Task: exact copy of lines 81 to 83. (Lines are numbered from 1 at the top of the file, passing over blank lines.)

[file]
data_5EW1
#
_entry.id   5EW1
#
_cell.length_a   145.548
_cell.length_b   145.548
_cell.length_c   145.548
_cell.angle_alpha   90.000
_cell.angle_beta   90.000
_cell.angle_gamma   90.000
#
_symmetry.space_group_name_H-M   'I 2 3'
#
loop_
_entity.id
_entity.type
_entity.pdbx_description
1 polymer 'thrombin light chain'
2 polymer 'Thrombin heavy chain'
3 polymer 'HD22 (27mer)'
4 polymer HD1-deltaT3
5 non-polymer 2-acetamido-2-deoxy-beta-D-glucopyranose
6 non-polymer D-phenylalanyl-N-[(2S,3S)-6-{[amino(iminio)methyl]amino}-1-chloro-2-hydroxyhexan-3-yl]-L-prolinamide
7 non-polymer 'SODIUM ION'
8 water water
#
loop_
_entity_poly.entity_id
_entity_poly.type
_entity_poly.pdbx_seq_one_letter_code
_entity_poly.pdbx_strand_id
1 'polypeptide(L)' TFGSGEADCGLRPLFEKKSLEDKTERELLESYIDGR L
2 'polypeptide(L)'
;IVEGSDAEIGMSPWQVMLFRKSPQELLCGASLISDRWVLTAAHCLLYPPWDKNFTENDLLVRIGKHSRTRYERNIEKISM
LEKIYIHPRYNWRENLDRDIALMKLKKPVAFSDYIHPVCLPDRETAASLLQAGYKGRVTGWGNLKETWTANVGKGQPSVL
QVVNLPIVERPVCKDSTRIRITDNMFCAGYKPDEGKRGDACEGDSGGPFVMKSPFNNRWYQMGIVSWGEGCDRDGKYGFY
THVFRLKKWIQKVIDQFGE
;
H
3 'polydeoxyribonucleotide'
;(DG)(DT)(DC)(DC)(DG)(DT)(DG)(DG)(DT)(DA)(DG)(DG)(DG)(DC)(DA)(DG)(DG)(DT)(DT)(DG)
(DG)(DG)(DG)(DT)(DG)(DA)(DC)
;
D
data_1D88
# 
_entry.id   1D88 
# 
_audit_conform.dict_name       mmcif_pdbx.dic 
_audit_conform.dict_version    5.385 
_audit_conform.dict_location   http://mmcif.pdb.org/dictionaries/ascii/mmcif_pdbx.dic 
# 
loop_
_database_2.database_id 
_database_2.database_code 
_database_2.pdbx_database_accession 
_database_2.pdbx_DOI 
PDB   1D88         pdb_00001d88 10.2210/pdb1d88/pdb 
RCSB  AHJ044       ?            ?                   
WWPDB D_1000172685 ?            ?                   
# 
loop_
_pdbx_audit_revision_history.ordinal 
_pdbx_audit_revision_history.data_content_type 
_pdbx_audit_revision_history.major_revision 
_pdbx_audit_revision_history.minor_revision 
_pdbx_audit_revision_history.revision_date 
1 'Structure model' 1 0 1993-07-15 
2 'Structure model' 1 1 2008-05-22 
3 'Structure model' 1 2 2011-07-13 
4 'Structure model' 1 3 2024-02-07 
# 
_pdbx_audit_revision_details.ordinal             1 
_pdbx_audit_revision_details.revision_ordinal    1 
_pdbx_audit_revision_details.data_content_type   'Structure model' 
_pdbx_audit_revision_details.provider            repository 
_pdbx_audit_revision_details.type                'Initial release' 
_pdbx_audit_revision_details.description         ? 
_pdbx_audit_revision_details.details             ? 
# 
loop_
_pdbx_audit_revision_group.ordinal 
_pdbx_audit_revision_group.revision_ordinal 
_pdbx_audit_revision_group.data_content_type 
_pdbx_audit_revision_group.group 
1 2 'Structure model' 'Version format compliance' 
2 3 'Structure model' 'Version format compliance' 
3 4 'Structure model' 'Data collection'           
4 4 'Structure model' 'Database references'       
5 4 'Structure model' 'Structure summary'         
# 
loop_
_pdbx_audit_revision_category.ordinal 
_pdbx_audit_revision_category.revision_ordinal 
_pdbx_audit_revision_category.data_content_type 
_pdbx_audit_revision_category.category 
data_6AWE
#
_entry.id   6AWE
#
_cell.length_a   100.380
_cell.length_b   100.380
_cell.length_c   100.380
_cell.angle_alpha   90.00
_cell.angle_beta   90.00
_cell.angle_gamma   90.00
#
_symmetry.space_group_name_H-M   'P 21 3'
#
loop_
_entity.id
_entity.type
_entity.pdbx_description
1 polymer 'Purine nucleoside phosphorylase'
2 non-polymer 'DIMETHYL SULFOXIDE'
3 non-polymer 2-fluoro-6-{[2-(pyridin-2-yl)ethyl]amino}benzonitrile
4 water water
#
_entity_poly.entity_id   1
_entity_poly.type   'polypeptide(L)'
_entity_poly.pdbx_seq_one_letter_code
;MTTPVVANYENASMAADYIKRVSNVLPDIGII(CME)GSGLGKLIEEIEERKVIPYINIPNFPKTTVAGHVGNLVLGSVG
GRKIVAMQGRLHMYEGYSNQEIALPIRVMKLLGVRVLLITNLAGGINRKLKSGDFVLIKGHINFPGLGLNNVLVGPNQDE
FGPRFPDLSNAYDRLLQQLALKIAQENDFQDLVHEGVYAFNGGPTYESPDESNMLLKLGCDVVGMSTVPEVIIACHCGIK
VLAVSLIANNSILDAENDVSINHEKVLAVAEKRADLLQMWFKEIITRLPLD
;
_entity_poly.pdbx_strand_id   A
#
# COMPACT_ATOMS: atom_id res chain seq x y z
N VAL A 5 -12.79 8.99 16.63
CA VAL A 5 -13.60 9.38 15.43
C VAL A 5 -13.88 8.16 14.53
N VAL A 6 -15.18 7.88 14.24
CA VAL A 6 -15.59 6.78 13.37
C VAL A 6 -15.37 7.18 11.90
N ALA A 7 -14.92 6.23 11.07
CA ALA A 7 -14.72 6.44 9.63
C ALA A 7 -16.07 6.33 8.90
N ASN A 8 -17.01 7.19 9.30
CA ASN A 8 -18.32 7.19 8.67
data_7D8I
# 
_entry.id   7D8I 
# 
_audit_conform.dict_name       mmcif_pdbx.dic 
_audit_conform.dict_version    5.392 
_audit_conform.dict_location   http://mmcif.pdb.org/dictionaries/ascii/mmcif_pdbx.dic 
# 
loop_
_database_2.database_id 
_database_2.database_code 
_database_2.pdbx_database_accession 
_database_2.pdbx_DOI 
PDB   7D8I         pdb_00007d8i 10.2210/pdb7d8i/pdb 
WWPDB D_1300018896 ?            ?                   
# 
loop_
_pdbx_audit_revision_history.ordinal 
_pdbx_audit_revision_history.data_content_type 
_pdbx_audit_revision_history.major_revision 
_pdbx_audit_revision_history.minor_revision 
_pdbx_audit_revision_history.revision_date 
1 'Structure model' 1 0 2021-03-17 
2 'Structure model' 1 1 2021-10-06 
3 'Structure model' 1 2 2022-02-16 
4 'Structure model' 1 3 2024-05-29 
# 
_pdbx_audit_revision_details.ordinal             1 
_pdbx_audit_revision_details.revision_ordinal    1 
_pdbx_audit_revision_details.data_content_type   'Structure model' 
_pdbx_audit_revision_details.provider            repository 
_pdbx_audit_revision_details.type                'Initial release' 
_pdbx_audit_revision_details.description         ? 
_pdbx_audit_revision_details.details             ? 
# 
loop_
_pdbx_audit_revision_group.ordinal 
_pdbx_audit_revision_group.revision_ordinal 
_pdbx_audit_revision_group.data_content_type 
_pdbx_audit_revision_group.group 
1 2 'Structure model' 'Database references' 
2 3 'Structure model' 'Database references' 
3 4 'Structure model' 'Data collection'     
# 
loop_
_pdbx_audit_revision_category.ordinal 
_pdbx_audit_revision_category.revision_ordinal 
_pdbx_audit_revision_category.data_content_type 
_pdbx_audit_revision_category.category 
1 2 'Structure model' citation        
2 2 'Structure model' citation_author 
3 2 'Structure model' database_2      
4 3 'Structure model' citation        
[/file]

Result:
loop_
_pdbx_audit_revision_group.ordinal 
_pdbx_audit_revision_group.revision_ordinal 